Interactive Crime Map: Is Your City Getting Safer or More Dangerous?
As reported in Law Street’s comprehensive annual crime rankings, Crime in America 2015, violent crime across the United States continued its downward trend according to the latest figures reported by the FBI. Curious to know how your hometown stacks up against the rest of the country? Check out the interactive map below for yourself to see if your city is getting safer or more dangerous according to the latest data.
CLICK HERE TO SEE THE TOP 10 MOST DANGEROUS CITIES WITH POPULATIONS OVER 200,000.
CLICK HERE TO SEE THE TOP 10 SAFEST CITIES WITH POPULATIONS OVER 200,000.
CLICK HERE TO SEE THE SAFEST AND MOST DANGEROUS STATES.
The interactive crime map is based on the FBI’s Preliminary Semiannual Uniform Crime Report, which was released in January and shows the changes in violent crime from January to June 2014 versus the same period in 2013 — the most recent period for which comprehensive statistics are available. Although this report does not include statistics from every law enforcement agency in the United States, it does provide a general understanding of crime trends across the country. Clicking on cities or states in the table will zoom the map to view the selection, deselecting will return the view to the full map.
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The map details the change in violent crime for every city that was included in the FBI’s report. It is important to note that if a city does not have at least three months of comparable data in the past two years, or if it has fewer than 100,000 people, its statistics were not included in the report. For more information on the preliminary semiannual report and its major takeaways, check out our coverage here.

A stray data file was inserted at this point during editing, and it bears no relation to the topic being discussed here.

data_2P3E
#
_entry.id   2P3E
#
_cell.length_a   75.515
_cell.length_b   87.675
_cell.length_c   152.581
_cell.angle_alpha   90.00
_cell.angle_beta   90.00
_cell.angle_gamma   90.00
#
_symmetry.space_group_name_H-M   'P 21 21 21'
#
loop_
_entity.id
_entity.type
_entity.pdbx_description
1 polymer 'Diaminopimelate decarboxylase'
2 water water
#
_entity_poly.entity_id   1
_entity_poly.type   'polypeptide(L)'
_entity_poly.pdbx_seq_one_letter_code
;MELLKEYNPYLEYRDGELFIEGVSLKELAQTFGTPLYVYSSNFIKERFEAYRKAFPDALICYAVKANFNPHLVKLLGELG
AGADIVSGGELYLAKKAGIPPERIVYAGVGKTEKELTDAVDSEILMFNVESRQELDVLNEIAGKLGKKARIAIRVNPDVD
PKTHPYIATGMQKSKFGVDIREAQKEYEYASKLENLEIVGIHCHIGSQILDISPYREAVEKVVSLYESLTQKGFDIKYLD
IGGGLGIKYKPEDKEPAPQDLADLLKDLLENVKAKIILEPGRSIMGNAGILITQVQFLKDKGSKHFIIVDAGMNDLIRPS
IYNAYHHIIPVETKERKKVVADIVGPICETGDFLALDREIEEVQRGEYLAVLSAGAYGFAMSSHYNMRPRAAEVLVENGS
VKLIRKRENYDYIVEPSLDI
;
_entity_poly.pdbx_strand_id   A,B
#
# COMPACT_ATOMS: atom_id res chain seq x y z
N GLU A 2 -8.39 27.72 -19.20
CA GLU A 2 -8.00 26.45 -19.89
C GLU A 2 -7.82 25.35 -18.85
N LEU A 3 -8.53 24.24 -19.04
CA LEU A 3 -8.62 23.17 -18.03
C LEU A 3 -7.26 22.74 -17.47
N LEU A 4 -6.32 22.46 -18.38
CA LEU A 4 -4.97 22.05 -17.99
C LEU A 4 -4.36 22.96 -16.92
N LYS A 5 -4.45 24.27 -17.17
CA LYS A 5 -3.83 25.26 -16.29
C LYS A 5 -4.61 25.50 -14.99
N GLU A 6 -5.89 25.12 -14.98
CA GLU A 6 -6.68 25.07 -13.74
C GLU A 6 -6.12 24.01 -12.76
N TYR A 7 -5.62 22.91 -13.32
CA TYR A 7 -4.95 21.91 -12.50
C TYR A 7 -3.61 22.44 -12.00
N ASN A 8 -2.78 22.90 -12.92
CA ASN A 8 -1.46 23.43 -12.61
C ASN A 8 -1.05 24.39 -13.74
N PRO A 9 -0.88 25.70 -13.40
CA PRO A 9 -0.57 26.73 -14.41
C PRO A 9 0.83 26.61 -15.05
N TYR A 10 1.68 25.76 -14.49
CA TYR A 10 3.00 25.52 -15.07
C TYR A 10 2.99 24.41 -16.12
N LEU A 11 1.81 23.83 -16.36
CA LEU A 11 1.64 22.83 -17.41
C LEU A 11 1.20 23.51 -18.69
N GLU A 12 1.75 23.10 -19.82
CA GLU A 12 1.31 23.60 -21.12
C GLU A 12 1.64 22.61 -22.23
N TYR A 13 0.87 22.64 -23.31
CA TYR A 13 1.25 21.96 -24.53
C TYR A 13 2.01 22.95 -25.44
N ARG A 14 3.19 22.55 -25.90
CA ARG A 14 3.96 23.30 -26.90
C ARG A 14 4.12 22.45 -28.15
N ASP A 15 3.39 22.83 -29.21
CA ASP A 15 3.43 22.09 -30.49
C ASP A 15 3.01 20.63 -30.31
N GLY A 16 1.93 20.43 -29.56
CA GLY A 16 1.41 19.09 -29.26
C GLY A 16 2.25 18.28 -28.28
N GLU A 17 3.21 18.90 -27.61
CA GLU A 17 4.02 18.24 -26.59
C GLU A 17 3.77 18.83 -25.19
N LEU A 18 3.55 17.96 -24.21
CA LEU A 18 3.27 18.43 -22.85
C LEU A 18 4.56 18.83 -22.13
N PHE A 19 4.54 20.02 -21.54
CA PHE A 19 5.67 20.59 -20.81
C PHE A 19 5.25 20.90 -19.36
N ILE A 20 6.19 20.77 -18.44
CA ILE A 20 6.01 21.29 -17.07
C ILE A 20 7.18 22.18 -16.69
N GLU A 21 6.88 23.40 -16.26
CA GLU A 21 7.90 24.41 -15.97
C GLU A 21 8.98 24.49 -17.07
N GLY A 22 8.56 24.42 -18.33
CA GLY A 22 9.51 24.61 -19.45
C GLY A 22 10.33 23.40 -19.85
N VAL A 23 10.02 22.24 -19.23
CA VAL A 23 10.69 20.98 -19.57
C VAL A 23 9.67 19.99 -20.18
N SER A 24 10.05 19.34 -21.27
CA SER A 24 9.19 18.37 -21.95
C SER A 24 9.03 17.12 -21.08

1 The FBI determined that the agency’s data were overreported. Consequently, those data are not included in this report.
2 The population for the city of Mobile, Alabama, includes 55,819 inhabitants within the jurisdiction of the Mobile County Sheriff’s Department.
3 Complete January through June data for 2013 are not available.
4 The FBI determined that the agency did not follow national UCR Program guidelines for reporting an offense. Consequently, these figures are not included in this report.
5 The data collection methodology for the offense of rape does not comply with national UCR Program guidelines. Consequently, the agency’s figures for rape and violent crime (of which rape is a part) are not included in this report.
6 The FBI determined that the agency’s data were underreported. Consequently, those data are not included in this report.
7 Because of changes in the local agency’s reporting practices, figures are not comparable to previous years’ data.